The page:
Human immune interferon (gamma-interferon, IIF or IFN-gamma), is, in contrast to the alpha- and beta-interferons, pH 2 labile, produced mainly upon mitogenic induction of lymphocytes, and also clearly antigenically distinct from alpha and beta IFN's. Until recently, human immune interferon could only be detected in very minor levels, which evidently hampered its characterization. Human immune interferon was reported to have been partially purified by Yip, et al. (1981), Proc. Natl. Acad. Sci. USA, 78:1601, from natural sources More recently, the gene encoding human gamma interferon has been cloned and expressed, resulting in its ready availability to those in the art. A full description of cloning of the human gamma interferon gene, and the subsequent preparation of recombinant IFN-gamma suitable for use herein, is given is EPO Patent Application Publication 0077670.

IFN gamma is a T-cell-derived lymphokine which has been shown to function as a differentiation factor, an immune regulator with macrophage activator effects and as an antimicrobial agent against intracellular protozoa and bacteria (see, e.g., Kurzrock, et al., (1985), Cancer Res., 45:2866-2872). This spectrum of activity of IFN-gamma has led to a therapeutic role for this material in patients with cancer, viral diseases and opportunistic infections. Prior to availability of the above-referenced recombinant sources, reported clinical studies employing IFN-gamma preparations were limited to preliminary pharmacokinetic evaluation of native IFN-gamma, which was available in only limited amounts and of limited purity (see, e.g., Gutterman, et al., (1984), Cancer Res., 44:4164). However, the availability of recombinant IFN-gamma has allowed for the first time, clinical evaluation of purified IFN gamma compositions.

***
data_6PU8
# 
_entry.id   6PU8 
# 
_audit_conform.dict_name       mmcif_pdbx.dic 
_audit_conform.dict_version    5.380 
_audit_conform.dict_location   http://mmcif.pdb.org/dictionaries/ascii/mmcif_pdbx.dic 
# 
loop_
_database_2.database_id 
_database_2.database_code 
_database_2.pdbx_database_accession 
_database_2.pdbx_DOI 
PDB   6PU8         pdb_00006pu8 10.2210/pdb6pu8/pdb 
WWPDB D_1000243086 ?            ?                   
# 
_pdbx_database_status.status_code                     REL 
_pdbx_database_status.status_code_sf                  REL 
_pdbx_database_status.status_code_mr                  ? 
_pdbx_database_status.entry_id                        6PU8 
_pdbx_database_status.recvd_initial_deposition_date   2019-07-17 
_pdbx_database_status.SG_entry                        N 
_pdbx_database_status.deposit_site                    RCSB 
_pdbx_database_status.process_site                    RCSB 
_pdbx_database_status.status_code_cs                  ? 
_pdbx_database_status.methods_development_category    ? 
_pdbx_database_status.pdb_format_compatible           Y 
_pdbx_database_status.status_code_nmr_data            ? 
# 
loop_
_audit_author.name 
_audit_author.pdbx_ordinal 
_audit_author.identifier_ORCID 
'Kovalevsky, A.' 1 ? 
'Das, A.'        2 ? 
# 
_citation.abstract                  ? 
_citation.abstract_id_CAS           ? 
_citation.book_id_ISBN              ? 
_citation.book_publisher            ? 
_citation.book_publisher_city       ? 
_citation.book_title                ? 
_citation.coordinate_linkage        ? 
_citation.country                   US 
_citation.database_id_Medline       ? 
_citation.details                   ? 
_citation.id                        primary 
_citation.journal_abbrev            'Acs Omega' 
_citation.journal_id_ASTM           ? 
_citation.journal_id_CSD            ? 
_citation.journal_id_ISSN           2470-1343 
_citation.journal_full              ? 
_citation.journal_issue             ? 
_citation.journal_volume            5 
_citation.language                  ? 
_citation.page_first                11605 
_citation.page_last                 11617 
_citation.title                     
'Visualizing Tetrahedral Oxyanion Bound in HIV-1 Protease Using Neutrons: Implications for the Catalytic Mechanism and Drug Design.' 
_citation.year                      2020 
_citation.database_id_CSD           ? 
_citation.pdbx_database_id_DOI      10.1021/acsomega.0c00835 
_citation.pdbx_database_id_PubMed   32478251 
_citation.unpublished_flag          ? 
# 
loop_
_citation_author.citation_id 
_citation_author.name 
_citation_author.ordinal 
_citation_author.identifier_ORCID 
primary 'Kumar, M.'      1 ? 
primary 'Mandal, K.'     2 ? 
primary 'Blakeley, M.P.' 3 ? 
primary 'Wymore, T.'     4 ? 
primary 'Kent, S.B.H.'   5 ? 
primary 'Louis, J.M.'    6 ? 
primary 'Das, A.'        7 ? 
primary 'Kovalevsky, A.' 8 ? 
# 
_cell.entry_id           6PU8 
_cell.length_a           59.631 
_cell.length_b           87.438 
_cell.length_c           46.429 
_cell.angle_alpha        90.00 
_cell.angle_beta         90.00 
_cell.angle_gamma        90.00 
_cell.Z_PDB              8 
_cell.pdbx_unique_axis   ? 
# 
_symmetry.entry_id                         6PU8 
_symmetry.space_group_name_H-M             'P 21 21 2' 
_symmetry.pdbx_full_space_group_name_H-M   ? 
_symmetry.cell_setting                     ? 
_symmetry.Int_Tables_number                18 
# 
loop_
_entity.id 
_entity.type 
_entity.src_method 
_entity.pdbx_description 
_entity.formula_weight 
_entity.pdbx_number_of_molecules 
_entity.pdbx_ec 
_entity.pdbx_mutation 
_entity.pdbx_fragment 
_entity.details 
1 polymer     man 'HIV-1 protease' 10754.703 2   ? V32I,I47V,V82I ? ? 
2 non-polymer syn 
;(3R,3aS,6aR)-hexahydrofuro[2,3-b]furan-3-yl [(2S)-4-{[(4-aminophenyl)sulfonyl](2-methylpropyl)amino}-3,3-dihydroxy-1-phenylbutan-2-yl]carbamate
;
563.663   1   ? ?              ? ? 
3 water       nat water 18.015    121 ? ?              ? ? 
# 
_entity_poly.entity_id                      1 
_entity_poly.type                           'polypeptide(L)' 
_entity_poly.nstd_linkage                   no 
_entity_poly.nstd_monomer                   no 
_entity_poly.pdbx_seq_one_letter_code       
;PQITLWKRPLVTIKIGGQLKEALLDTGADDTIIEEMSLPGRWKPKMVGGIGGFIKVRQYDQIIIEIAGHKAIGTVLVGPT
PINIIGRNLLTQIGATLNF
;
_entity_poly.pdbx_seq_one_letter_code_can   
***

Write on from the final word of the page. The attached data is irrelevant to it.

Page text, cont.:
To date, clinical trials of IFN-gamma have involved primarily phase I trials of IFN-gamma pharmacokinetics and toxicity pharmacology in cancer patients (see, e.g., Kurzock, et al. (1985), Cancer Immunol. Immunother., 20:193; Kurzock, et al. (1986), Jrnl. Clin. Oncol., 4:1101; and Vadhan-Raj, et al. (1986) Jrnl. Clin. Oncol., 4:137). These and other studies provide fairly extensive pharmacologic data using highly purified recombinant IFN-gamma, including pertinent pharmacokinetic, toxicologic and scheduling information.

B. Papaverine Family Agents

With respect to pharmacological properties, papaverine is the classical example of a non-specific smooth muscle relaxant (i.e., an antispasmodic). Papaverine can relax all smooth muscle structures, irrespective of type of endogenous or exogenous factors which affect muscular tone. Papaverine is traditionally known as an inhibitor of a cyclic nucleotide phosphodiesterase found in many tissues and can increase the concentration of cyclic adenasine 3', 5'-monophosphate (cyclic AMP).

However, it has been discovered by one of the present inventors that cyclic nucleotide modulation is likely not the prime mechanism through which the papaverine family agents exert their antiviral, and likely their antiproliferative activity as well. This newly discovered mechanism proceeds through inhibition of intracellular calcium flux. That is, the papaverine agents tend to block the release of calcium from intracellular calcium stores. This effect on intracellular-free calcium levels is likely the principal mechanism behind its actions, as opposed to cyclic nucleotide effects.

Therapeutically, papaverine and its congeners, have been employed to lower peripheral resistance, and thereby effect a lowered blood pressure. This, of course, is based on its relaxation activity on smooth muscles of the larger blood vessels and also on its effects on arterioles. Moreover, large doses of papaverine have been shown to prevent various cardiac arrhythmias, but they can also tend to depress A-V as well as intraventricular conduction. Papaverine also increases cerebral blood flow and decreases cerebral vascular resistance. These effects may explain the benefit reported for the use of this drug in cerebral vascular encephalopathy.